“Delivery Braids” Are an Act of Self-Care

Fashion
Photography via instagram.com/naraaziza

Why Nara Smith, Beyoncé and more rely on box braids to get them through pregnancy.

This is Texture Talk, our long-running column that deep dives into the dynamic world of curly hair, from crowns of curls that are free flowing to strands that are tucked away in a protective style.

Model, amateur home chef and expectant mother Nara Smith recently ditched her signature bob haircut and debuted long, knotless box braids in a video asking followers to share baby name suggestions. While it’s not uncommon for women to change their look now and then, many Instagram and X users had suspicions about this particular aesthetic shift. After her husband Lucky Blue Smith’s sister commented “When the braids come out, I know it’s almost time!!” she seemingly confirmed what others suspected: The soon-to-be mother of three is super close to her due date.

Women are no strangers to pragmatic styling (see: the going out top or the subway shirt), but end-of-term pregnancy calls for even more meticulous planning and coordination. On top of packing a hospital bag and prepping the nursery, expectant mothers with textured hair have an extra task to complete before they welcome their baby: having their “delivery braids” installed.

“I just don’t want to be dealing with washing my hair or combing it out or doing anything,” Nara explains in a TikTok documenting her transition from blunt bob to long braids. “So I always get braids or a different protective style before I go into labour.”

“Delivery braids,” also know as “pregnancy braids,” “labour braids,” and “maternity braids,” are a hairstyles that many Black expectant moms opt for in preparation for giving birth. Along with Smith, celebrities like Beyoncé, Rihanna, Serena Williams and Halsey have all been pictured braided up at the end of their third trimesters.

“Often, pregnant clients will say ‘I need my hair braided because I won’t have time to style it when the baby comes,’” says Stephon John, a Toronto-based braid artist with over 20 years of experience. “A lot of people tend to get protective styles a few weeks before going into labour.”

Black women know that tending to natural hair is a labour of love, but this often requires more time and energy than a new mom can give. So, rather than worrying about refreshing a wash-and-go or sweating out a silk press, pregnant gals often opt for lower-maintenance delivery styles to free up time for other things as their routine changes. While there is no technical difference between pregnant and non-pregnant clients’ braids, this style has been playfully dubbed “delivery braids” by those online as it’s often a visual clue that a woman’s due date is rapidly approaching.

In addition to box braids, John’s pregnant clients ask for other protective styles like cornrows and boxer braids, all of which she recommends leaving in for no more than eight weeks to prevent unnecessary tension on the scalp.

As both timesavers and culturally significant beauty practices, these braided styles serve multiple functions for expectant mothers. An article by Terri Huggins refers to the braiding process as both a “calming” and “nesting” ritual in Black women’s pregnancies that helps prepare them for the lovely chaos that new babies bring. For many women, the demands of motherhood mean hair care simply can’t be a priority.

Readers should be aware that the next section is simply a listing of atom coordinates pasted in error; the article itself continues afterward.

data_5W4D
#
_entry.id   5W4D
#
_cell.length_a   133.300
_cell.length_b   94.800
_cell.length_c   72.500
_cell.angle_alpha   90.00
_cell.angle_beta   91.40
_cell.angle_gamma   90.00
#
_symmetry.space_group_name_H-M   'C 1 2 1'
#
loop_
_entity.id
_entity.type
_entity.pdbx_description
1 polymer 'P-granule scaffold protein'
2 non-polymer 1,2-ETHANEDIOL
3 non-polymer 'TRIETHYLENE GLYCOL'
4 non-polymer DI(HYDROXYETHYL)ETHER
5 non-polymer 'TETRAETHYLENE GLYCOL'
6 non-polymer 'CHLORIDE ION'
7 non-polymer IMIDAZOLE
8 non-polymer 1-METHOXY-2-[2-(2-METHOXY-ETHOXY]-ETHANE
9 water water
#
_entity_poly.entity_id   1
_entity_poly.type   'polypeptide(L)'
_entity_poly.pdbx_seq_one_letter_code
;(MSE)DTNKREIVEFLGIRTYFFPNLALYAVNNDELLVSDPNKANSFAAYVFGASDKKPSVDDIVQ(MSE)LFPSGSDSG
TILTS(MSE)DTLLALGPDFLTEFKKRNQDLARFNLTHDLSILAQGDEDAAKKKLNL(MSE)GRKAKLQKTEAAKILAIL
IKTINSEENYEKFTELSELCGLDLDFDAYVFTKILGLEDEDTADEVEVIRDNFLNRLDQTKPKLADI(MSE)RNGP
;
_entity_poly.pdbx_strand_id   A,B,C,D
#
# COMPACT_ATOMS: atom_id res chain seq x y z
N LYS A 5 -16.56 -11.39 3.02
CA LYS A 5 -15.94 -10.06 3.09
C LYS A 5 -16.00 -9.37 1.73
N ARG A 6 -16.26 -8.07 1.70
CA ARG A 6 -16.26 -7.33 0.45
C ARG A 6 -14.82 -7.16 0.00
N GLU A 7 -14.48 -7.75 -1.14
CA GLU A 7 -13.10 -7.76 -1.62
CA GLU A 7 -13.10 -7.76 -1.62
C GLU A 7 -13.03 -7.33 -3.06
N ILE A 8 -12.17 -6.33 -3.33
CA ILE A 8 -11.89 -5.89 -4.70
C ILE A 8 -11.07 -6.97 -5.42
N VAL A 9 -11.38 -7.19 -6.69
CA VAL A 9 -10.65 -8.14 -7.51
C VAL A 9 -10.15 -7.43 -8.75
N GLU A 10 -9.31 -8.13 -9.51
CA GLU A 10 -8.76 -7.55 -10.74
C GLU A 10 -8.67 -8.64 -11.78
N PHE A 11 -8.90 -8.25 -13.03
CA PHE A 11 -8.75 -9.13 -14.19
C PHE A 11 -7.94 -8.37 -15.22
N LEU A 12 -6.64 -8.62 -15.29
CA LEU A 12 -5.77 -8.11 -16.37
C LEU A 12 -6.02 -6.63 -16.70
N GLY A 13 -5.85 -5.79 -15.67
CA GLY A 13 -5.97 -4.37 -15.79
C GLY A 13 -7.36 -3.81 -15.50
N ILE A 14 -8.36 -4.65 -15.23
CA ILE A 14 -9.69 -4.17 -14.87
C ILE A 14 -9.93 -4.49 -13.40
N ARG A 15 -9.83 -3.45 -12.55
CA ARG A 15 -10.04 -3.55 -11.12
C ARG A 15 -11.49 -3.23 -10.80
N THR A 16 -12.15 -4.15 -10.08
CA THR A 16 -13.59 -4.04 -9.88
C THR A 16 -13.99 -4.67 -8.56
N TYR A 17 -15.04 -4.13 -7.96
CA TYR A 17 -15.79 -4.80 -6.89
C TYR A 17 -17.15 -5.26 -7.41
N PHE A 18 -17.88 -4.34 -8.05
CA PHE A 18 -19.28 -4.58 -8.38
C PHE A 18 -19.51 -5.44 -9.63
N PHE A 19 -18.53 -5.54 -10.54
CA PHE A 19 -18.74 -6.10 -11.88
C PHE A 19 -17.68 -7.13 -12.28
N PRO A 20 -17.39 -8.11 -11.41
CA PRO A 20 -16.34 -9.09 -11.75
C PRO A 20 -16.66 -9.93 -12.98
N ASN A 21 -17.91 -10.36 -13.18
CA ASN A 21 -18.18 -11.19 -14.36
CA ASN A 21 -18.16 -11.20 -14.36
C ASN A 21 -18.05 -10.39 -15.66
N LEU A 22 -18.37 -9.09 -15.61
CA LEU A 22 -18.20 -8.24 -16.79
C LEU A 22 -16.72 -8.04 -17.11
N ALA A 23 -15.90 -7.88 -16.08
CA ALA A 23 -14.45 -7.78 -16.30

@naraazizasmith Final stretch 🥹 Comment your suggestions! 🫶🏽 #coupletok #pregnancy #babynames #marriage #fitcheck #fypシ #outfitideas ♬ End of Beginning – Djo

“Motherhood means a lot of time focusing on your newborn, so women have less time to take care of themselves the way they used to,” John says. “It’s self-care since these protective hairstyles limit how many things they have to do for themselves during such a busy time.”

Even though new moms might have less time for their beautification rituals, it would do them a disservice to deny the role that appearance plays in self-esteem, especially when dealing with the fluctuating hormones that are part of pregnancy. With so many unknowns facing women entering their fourth trimesters — the three-month period after delivery when mothers balance changes to their bodies and hormones with the demands of an infant — it’s important to prioritize self-care. Protective styles allow women to feel like themselves during the new experience of motherhood since nearly no effort is required to keep braids looking and feeling fresh.

“Those first pics with your newborn baby are memories you’ll treasure forever,” writes Kristen Bingle on the importance of delivery braids. “And if your hair is looking stylish in a stunning protective style, you’ll love the pics even more.”

The process of getting one’s hair braided also provides a connection to community and cultural practices that can be meaningfully grounding as you bring in the next generation. Many Black women can recall sitting in a braiding chair as children, and as adults, allowing someone else to take care of them. Feeling the cool metal of the tail comb on your scalp, smelling the Blue Magic grease and hearing the TV blare your third movie of the day are all memories associated with this nearly day-long beauty practice. This process is so important that during COVID it wasn’t uncommon to learn the skill to support family members when restrictions prevented Black women from reaching their stylists.

When women prepare to become the primary caregiver for a new life, they should be offered endless care and support by those around them. Through delivery braids, Black women can feel cared for by their communities, and assured that they are not alone in their motherhood journey. And they can look really cute in their baby’s first photos.

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